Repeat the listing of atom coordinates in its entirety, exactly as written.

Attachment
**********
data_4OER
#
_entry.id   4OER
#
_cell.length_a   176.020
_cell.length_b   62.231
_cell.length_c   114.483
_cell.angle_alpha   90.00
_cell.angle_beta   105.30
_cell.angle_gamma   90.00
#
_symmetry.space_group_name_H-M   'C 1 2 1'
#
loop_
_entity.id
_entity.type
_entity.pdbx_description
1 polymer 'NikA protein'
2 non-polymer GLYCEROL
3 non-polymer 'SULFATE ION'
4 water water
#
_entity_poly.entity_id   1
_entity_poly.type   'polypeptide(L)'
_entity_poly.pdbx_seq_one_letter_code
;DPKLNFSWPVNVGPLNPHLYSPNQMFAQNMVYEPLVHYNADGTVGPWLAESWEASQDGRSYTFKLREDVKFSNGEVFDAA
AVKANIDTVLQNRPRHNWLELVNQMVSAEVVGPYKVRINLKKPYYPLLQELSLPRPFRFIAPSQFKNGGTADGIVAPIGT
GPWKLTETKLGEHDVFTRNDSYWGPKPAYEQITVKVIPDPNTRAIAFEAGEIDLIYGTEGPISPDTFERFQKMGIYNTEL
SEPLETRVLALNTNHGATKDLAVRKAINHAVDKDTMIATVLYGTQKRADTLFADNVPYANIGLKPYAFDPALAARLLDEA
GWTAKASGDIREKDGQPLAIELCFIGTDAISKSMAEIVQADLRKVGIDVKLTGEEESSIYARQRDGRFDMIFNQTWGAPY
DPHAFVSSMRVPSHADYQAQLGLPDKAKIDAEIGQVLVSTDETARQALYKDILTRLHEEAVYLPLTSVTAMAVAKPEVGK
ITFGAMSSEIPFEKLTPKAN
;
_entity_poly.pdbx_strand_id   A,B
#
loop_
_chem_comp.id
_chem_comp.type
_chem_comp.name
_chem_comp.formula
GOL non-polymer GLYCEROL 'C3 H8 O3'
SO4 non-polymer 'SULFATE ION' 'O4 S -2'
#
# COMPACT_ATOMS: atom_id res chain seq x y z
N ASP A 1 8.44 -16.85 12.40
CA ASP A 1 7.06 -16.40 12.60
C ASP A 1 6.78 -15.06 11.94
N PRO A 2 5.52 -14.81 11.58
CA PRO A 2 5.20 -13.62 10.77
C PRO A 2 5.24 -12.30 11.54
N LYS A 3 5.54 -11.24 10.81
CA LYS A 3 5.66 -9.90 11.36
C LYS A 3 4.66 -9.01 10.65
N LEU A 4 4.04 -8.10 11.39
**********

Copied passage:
data_4OER
#
_entry.id   4OER
#
_cell.length_a   176.020
_cell.length_b   62.231
_cell.length_c   114.483
_cell.angle_alpha   90.00
_cell.angle_beta   105.30
_cell.angle_gamma   90.00
#
_symmetry.space_group_name_H-M   'C 1 2 1'
#
loop_
_entity.id
_entity.type
_entity.pdbx_description
1 polymer 'NikA protein'
2 non-polymer GLYCEROL
3 non-polymer 'SULFATE ION'
4 water water
#
_entity_poly.entity_id   1
_entity_poly.type   'polypeptide(L)'
_entity_poly.pdbx_seq_one_letter_code
;DPKLNFSWPVNVGPLNPHLYSPNQMFAQNMVYEPLVHYNADGTVGPWLAESWEASQDGRSYTFKLREDVKFSNGEVFDAA
AVKANIDTVLQNRPRHNWLELVNQMVSAEVVGPYKVRINLKKPYYPLLQELSLPRPFRFIAPSQFKNGGTADGIVAPIGT
GPWKLTETKLGEHDVFTRNDSYWGPKPAYEQITVKVIPDPNTRAIAFEAGEIDLIYGTEGPISPDTFERFQKMGIYNTEL
SEPLETRVLALNTNHGATKDLAVRKAINHAVDKDTMIATVLYGTQKRADTLFADNVPYANIGLKPYAFDPALAARLLDEA
GWTAKASGDIREKDGQPLAIELCFIGTDAISKSMAEIVQADLRKVGIDVKLTGEEESSIYARQRDGRFDMIFNQTWGAPY
DPHAFVSSMRVPSHADYQAQLGLPDKAKIDAEIGQVLVSTDETARQALYKDILTRLHEEAVYLPLTSVTAMAVAKPEVGK
ITFGAMSSEIPFEKLTPKAN
;
_entity_poly.pdbx_strand_id   A,B
#
loop_
_chem_comp.id
_chem_comp.type
_chem_comp.name
_chem_comp.formula
GOL non-polymer GLYCEROL 'C3 H8 O3'
SO4 non-polymer 'SULFATE ION' 'O4 S -2'
#
# COMPACT_ATOMS: atom_id res chain seq x y z
N ASP A 1 8.44 -16.85 12.40
CA ASP A 1 7.06 -16.40 12.60
C ASP A 1 6.78 -15.06 11.94
N PRO A 2 5.52 -14.81 11.58
CA PRO A 2 5.20 -13.62 10.77
C PRO A 2 5.24 -12.30 11.54
N LYS A 3 5.54 -11.24 10.81
CA LYS A 3 5.66 -9.90 11.36
C LYS A 3 4.66 -9.01 10.65
N LEU A 4 4.04 -8.10 11.39